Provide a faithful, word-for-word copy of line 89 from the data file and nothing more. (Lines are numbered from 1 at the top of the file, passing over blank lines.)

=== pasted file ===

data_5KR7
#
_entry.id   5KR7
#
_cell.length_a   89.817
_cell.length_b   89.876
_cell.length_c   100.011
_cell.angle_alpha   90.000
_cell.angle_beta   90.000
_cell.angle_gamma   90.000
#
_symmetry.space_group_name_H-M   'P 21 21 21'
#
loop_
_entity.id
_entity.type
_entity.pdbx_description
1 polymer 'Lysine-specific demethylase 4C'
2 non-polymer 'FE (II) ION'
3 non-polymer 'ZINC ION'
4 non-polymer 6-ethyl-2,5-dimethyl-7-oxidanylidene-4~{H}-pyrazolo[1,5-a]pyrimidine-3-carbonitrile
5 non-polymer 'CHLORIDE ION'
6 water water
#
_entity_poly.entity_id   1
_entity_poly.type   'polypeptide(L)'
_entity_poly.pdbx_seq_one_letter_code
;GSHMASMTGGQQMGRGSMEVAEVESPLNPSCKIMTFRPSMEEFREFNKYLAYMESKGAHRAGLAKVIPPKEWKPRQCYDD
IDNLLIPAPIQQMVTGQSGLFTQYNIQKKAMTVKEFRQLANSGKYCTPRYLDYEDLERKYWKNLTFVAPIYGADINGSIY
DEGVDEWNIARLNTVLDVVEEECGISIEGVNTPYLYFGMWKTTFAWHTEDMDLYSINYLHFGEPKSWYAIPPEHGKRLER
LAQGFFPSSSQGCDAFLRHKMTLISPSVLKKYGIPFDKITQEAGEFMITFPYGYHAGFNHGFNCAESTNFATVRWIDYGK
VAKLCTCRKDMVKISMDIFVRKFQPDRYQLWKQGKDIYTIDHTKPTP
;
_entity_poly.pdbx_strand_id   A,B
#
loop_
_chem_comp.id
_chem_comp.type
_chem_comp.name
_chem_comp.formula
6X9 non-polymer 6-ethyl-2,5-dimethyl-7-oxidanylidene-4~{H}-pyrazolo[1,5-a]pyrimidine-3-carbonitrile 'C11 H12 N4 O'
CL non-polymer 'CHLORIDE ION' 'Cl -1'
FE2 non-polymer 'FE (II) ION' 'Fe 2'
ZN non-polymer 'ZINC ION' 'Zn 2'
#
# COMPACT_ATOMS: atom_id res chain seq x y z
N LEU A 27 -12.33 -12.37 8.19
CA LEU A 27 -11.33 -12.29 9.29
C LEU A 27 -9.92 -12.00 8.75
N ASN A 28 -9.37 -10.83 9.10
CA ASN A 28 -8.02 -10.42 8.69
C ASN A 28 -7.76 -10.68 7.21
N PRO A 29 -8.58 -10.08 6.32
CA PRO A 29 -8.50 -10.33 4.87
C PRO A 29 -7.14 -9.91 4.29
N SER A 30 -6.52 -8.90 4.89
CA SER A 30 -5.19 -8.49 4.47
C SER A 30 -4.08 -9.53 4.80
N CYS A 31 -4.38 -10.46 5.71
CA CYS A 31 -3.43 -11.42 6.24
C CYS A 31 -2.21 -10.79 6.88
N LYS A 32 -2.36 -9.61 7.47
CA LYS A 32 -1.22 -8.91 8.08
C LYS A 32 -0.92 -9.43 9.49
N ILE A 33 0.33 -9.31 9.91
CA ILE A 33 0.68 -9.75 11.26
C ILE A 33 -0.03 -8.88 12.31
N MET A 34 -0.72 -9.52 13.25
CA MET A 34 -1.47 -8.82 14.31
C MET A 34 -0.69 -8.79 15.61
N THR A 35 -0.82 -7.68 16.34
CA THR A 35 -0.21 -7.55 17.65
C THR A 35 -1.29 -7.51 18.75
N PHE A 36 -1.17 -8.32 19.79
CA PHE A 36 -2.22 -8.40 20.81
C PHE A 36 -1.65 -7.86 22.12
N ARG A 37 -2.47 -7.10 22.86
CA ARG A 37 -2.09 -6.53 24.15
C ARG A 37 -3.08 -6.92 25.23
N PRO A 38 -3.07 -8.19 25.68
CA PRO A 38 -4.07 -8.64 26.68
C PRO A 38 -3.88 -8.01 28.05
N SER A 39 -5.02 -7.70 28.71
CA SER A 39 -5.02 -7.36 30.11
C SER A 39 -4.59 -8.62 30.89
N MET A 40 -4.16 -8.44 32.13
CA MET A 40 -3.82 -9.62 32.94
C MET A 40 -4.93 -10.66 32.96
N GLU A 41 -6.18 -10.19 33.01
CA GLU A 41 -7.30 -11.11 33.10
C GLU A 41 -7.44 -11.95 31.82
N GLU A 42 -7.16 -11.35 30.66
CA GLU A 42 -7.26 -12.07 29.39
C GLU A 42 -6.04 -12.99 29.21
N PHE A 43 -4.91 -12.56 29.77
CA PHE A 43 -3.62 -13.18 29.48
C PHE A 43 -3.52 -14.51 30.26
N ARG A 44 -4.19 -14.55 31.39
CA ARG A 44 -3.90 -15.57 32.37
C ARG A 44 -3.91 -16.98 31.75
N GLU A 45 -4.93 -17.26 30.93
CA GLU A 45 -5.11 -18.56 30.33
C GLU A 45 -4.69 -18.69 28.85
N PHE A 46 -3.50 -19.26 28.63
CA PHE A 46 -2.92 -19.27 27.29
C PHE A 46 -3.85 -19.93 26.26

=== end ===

N GLU A 41 -6.18 -10.19 33.01